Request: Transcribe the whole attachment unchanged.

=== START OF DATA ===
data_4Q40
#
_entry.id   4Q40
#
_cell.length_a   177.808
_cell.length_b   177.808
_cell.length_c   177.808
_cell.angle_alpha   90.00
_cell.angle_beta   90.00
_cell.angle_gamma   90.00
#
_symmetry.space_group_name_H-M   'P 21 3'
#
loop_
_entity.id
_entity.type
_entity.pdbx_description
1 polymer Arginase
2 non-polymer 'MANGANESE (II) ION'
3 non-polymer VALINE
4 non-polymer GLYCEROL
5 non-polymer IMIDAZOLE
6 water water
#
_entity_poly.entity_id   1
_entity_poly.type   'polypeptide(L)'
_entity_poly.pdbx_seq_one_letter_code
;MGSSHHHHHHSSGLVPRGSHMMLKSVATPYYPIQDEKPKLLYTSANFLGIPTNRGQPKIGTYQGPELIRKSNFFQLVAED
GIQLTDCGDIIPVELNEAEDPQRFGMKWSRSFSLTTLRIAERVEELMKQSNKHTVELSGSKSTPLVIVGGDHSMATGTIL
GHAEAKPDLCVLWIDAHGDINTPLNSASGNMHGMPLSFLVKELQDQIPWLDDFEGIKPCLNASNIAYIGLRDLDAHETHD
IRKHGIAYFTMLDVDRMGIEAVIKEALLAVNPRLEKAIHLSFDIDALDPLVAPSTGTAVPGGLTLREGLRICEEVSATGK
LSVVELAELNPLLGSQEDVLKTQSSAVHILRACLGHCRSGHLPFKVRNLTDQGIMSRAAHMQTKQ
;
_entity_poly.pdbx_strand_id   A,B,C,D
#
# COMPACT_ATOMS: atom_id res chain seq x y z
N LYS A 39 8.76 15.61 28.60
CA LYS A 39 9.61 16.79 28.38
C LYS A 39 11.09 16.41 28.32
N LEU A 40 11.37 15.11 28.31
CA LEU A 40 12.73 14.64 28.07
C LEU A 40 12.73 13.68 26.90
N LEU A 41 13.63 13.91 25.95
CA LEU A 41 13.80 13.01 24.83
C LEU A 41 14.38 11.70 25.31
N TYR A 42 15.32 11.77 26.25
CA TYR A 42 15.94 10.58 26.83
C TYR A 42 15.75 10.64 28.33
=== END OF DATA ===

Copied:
data_4Q40
#
_entry.id   4Q40
#
_cell.length_a   177.808
_cell.length_b   177.808
_cell.length_c   177.808
_cell.angle_alpha   90.00
_cell.angle_beta   90.00
_cell.angle_gamma   90.00
#
_symmetry.space_group_name_H-M   'P 21 3'
#
loop_
_entity.id
_entity.type
_entity.pdbx_description
1 polymer Arginase
2 non-polymer 'MANGANESE (II) ION'
3 non-polymer VALINE
4 non-polymer GLYCEROL
5 non-polymer IMIDAZOLE
6 water water
#
_entity_poly.entity_id   1
_entity_poly.type   'polypeptide(L)'
_entity_poly.pdbx_seq_one_letter_code
;MGSSHHHHHHSSGLVPRGSHMMLKSVATPYYPIQDEKPKLLYTSANFLGIPTNRGQPKIGTYQGPELIRKSNFFQLVAED
GIQLTDCGDIIPVELNEAEDPQRFGMKWSRSFSLTTLRIAERVEELMKQSNKHTVELSGSKSTPLVIVGGDHSMATGTIL
GHAEAKPDLCVLWIDAHGDINTPLNSASGNMHGMPLSFLVKELQDQIPWLDDFEGIKPCLNASNIAYIGLRDLDAHETHD
IRKHGIAYFTMLDVDRMGIEAVIKEALLAVNPRLEKAIHLSFDIDALDPLVAPSTGTAVPGGLTLREGLRICEEVSATGK
LSVVELAELNPLLGSQEDVLKTQSSAVHILRACLGHCRSGHLPFKVRNLTDQGIMSRAAHMQTKQ
;
_entity_poly.pdbx_strand_id   A,B,C,D
#
# COMPACT_ATOMS: atom_id res chain seq x y z
N LYS A 39 8.76 15.61 28.60
CA LYS A 39 9.61 16.79 28.38
C LYS A 39 11.09 16.41 28.32
N LEU A 40 11.37 15.11 28.31
CA LEU A 40 12.73 14.64 28.07
C LEU A 40 12.73 13.68 26.90
N LEU A 41 13.63 13.91 25.95
CA LEU A 41 13.80 13.01 24.83
C LEU A 41 14.38 11.70 25.31
N TYR A 42 15.32 11.77 26.25
CA TYR A 42 15.94 10.58 26.83
C TYR A 42 15.75 10.64 28.33